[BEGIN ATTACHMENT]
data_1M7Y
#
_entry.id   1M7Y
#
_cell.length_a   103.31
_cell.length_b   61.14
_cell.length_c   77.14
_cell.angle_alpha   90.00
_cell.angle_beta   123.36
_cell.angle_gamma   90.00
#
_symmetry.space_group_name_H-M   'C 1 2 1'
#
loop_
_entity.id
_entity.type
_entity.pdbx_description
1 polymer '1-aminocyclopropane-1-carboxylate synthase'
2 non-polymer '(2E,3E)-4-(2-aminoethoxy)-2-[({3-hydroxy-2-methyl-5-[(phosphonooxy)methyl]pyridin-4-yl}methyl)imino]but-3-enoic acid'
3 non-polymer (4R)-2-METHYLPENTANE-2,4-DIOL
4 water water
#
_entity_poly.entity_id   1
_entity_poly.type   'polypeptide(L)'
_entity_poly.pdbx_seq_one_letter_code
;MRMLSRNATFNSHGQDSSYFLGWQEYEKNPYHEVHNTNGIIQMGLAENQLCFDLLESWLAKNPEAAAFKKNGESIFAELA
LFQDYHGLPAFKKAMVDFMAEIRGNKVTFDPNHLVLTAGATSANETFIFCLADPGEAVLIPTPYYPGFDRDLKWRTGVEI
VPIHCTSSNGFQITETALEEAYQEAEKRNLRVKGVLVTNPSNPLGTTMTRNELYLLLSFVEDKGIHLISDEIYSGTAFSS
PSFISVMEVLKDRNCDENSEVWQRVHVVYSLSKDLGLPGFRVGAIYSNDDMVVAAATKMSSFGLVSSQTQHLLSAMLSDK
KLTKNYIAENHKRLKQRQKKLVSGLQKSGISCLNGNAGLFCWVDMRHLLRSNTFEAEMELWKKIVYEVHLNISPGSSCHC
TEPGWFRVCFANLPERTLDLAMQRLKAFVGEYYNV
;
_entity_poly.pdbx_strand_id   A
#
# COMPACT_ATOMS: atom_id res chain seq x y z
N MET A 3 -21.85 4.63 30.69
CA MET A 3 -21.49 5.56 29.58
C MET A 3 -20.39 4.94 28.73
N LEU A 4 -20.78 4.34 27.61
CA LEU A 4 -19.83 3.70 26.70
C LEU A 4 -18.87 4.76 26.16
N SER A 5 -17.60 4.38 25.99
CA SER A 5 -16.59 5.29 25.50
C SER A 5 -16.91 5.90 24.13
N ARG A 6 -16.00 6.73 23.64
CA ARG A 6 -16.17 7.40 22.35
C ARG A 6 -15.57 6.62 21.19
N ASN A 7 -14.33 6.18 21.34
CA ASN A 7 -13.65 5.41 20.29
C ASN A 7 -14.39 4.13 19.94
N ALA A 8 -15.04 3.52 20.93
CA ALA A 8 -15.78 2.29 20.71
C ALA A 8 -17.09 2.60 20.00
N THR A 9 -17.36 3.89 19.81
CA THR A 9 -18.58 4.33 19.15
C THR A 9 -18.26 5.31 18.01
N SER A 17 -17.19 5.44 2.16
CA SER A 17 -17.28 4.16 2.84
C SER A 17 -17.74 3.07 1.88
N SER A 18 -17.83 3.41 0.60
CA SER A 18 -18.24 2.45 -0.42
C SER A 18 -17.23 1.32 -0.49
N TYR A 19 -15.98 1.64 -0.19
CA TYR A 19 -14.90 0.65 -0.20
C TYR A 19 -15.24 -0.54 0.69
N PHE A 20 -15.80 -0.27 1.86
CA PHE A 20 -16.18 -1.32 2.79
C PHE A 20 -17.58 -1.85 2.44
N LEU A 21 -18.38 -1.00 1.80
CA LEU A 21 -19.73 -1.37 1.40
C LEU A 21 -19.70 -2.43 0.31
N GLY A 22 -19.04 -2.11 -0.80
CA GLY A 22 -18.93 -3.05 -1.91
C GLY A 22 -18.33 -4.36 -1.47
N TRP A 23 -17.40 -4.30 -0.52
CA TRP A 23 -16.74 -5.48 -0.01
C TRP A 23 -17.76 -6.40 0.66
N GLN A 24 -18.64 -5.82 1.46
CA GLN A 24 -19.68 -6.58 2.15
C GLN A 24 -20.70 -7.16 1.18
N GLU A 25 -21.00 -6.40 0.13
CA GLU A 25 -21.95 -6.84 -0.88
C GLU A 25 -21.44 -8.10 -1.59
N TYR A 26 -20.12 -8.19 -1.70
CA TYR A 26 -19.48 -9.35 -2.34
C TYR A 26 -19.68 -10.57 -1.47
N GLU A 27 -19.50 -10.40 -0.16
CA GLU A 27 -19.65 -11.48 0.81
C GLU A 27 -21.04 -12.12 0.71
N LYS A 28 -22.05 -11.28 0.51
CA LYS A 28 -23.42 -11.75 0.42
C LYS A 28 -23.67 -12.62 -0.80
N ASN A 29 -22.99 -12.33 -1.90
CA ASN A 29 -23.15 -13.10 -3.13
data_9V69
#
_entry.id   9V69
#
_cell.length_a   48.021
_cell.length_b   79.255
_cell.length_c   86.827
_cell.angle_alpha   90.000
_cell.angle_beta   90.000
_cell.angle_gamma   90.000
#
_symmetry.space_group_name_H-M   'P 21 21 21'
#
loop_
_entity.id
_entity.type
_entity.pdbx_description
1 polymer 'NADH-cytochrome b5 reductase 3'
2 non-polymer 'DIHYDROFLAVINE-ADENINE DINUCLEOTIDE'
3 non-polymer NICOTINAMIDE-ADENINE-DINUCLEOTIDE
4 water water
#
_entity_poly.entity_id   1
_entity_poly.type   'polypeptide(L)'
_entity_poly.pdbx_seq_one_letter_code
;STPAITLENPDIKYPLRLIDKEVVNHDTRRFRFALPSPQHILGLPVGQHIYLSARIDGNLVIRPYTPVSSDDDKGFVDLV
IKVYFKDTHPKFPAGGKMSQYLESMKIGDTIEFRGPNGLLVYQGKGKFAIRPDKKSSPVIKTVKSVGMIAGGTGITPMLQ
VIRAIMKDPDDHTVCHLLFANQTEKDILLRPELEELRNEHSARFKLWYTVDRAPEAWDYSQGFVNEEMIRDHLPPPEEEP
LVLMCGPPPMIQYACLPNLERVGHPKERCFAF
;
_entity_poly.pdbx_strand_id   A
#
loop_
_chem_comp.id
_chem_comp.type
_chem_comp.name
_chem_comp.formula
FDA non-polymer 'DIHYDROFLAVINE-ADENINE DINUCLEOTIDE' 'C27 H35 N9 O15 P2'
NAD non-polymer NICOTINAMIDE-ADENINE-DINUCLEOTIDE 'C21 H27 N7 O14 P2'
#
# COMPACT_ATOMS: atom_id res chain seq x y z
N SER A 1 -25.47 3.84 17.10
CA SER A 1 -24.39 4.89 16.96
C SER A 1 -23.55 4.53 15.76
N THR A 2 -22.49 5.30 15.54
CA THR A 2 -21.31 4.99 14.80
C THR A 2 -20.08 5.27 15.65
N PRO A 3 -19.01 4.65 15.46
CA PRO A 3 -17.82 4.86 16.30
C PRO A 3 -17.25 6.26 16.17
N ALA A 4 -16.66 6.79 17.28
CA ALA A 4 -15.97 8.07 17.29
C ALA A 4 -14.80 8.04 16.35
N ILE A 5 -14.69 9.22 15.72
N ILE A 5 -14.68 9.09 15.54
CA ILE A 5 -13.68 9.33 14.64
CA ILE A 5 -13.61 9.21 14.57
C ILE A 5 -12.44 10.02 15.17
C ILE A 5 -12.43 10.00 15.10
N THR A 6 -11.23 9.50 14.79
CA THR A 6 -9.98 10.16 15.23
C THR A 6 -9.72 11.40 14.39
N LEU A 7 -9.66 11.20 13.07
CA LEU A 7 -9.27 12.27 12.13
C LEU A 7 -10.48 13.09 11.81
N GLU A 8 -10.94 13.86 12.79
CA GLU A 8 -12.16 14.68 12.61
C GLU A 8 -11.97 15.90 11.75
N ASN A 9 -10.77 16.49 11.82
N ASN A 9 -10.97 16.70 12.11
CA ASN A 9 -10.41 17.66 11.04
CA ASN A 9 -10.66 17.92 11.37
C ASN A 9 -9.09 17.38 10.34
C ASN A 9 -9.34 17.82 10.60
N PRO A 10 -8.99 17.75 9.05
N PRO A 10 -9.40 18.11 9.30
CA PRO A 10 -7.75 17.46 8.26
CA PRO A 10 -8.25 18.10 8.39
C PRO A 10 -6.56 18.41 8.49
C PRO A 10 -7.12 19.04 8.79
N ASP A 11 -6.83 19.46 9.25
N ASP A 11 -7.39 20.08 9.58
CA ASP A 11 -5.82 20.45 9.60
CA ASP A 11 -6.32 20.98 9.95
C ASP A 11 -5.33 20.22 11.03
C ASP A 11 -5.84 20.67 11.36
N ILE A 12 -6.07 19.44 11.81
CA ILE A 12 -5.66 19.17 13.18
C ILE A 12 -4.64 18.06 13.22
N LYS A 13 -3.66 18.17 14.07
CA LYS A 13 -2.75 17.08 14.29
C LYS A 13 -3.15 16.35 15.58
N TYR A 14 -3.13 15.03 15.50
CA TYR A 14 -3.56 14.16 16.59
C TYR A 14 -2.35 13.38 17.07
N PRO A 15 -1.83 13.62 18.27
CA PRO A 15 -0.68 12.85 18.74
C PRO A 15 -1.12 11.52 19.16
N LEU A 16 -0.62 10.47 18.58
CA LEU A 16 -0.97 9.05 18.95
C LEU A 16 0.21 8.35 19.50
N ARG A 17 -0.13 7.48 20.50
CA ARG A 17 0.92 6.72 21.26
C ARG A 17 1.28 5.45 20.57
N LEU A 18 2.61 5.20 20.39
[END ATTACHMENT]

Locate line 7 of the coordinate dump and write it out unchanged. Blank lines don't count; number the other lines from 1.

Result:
_cell.length_c   77.14